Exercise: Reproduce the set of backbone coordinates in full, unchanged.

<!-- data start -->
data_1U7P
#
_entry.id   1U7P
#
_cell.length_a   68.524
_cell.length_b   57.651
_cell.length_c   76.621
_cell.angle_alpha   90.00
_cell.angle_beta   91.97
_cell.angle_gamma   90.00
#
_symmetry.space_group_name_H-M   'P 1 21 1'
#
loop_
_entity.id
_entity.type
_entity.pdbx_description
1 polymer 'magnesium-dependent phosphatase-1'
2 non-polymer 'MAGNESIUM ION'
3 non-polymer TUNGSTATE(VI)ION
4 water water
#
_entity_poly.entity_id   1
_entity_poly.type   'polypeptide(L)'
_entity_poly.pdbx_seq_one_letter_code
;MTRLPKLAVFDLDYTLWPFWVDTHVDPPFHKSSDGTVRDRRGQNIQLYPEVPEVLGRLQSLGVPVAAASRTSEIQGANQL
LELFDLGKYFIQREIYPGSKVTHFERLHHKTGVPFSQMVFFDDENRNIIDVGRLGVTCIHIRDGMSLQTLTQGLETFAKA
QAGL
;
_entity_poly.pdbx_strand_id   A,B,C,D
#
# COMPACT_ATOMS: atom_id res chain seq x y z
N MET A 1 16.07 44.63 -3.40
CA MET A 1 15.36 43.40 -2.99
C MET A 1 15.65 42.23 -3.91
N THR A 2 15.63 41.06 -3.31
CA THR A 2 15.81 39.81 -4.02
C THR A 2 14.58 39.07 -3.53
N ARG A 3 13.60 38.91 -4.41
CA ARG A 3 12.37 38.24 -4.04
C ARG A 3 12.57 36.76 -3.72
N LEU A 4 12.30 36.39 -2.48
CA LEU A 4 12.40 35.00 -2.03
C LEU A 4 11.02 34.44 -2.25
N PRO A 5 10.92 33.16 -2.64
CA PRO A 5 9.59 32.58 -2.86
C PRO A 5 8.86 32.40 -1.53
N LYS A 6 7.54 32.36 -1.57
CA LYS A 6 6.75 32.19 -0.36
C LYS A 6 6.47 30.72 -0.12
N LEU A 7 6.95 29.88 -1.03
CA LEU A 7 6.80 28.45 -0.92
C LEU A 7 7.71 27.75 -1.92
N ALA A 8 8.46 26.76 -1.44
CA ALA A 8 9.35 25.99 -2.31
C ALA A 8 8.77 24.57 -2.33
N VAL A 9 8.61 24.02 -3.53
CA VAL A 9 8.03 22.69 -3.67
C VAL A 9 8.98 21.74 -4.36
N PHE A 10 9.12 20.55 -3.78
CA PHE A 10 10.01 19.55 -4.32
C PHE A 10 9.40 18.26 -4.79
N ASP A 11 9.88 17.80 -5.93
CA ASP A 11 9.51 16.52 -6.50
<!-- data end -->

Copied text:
data_1U7P
#
_entry.id   1U7P
#
_cell.length_a   68.524
_cell.length_b   57.651
_cell.length_c   76.621
_cell.angle_alpha   90.00
_cell.angle_beta   91.97
_cell.angle_gamma   90.00
#
_symmetry.space_group_name_H-M   'P 1 21 1'
#
loop_
_entity.id
_entity.type
_entity.pdbx_description
1 polymer 'magnesium-dependent phosphatase-1'
2 non-polymer 'MAGNESIUM ION'
3 non-polymer TUNGSTATE(VI)ION
4 water water
#
_entity_poly.entity_id   1
_entity_poly.type   'polypeptide(L)'
_entity_poly.pdbx_seq_one_letter_code
;MTRLPKLAVFDLDYTLWPFWVDTHVDPPFHKSSDGTVRDRRGQNIQLYPEVPEVLGRLQSLGVPVAAASRTSEIQGANQL
LELFDLGKYFIQREIYPGSKVTHFERLHHKTGVPFSQMVFFDDENRNIIDVGRLGVTCIHIRDGMSLQTLTQGLETFAKA
QAGL
;
_entity_poly.pdbx_strand_id   A,B,C,D
#
# COMPACT_ATOMS: atom_id res chain seq x y z
N MET A 1 16.07 44.63 -3.40
CA MET A 1 15.36 43.40 -2.99
C MET A 1 15.65 42.23 -3.91
N THR A 2 15.63 41.06 -3.31
CA THR A 2 15.81 39.81 -4.02
C THR A 2 14.58 39.07 -3.53
N ARG A 3 13.60 38.91 -4.41
CA ARG A 3 12.37 38.24 -4.04
C ARG A 3 12.57 36.76 -3.72
N LEU A 4 12.30 36.39 -2.48
CA LEU A 4 12.40 35.00 -2.03
C LEU A 4 11.02 34.44 -2.25
N PRO A 5 10.92 33.16 -2.64
CA PRO A 5 9.59 32.58 -2.86
C PRO A 5 8.86 32.40 -1.53
N LYS A 6 7.54 32.36 -1.57
CA LYS A 6 6.75 32.19 -0.36
C LYS A 6 6.47 30.72 -0.12
N LEU A 7 6.95 29.88 -1.03
CA LEU A 7 6.80 28.45 -0.92
C LEU A 7 7.71 27.75 -1.92
N ALA A 8 8.46 26.76 -1.44
CA ALA A 8 9.35 25.99 -2.31
C ALA A 8 8.77 24.57 -2.33
N VAL A 9 8.61 24.02 -3.53
CA VAL A 9 8.03 22.69 -3.67
C VAL A 9 8.98 21.74 -4.36
N PHE A 10 9.12 20.55 -3.78
CA PHE A 10 10.01 19.55 -4.32
C PHE A 10 9.40 18.26 -4.79
N ASP A 11 9.88 17.80 -5.93
CA ASP A 11 9.51 16.52 -6.50